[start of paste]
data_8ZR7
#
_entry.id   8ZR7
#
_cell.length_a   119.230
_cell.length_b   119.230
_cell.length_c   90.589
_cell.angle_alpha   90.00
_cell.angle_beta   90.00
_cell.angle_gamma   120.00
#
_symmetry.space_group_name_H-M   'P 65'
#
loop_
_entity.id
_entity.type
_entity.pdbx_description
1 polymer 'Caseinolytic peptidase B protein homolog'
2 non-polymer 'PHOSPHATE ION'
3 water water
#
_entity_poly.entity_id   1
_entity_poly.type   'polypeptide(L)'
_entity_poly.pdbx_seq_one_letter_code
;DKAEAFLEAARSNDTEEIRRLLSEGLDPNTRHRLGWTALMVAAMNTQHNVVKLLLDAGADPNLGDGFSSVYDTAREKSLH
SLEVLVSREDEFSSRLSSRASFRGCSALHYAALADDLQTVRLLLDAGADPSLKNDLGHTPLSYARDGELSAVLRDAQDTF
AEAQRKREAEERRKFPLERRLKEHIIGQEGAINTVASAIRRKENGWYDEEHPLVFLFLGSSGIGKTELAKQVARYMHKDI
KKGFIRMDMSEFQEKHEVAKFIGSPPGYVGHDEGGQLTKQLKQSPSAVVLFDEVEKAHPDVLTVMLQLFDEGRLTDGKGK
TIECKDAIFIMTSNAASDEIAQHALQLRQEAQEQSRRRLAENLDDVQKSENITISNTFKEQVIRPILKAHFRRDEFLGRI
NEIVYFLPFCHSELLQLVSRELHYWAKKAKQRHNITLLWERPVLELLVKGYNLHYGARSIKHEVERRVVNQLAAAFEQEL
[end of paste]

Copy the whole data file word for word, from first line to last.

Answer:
data_8ZR7
#
_entry.id   8ZR7
#
_cell.length_a   119.230
_cell.length_b   119.230
_cell.length_c   90.589
_cell.angle_alpha   90.00
_cell.angle_beta   90.00
_cell.angle_gamma   120.00
#
_symmetry.space_group_name_H-M   'P 65'
#
loop_
_entity.id
_entity.type
_entity.pdbx_description
1 polymer 'Caseinolytic peptidase B protein homolog'
2 non-polymer 'PHOSPHATE ION'
3 water water
#
_entity_poly.entity_id   1
_entity_poly.type   'polypeptide(L)'
_entity_poly.pdbx_seq_one_letter_code
;DKAEAFLEAARSNDTEEIRRLLSEGLDPNTRHRLGWTALMVAAMNTQHNVVKLLLDAGADPNLGDGFSSVYDTAREKSLH
SLEVLVSREDEFSSRLSSRASFRGCSALHYAALADDLQTVRLLLDAGADPSLKNDLGHTPLSYARDGELSAVLRDAQDTF
AEAQRKREAEERRKFPLERRLKEHIIGQEGAINTVASAIRRKENGWYDEEHPLVFLFLGSSGIGKTELAKQVARYMHKDI
KKGFIRMDMSEFQEKHEVAKFIGSPPGYVGHDEGGQLTKQLKQSPSAVVLFDEVEKAHPDVLTVMLQLFDEGRLTDGKGK
TIECKDAIFIMTSNAASDEIAQHALQLRQEAQEQSRRRLAENLDDVQKSENITISNTFKEQVIRPILKAHFRRDEFLGRI
NEIVYFLPFCHSELLQLVSRELHYWAKKAKQRHNITLLWERPVLELLVKGYNLHYGARSIKHEVERRVVNQLAAAFEQEL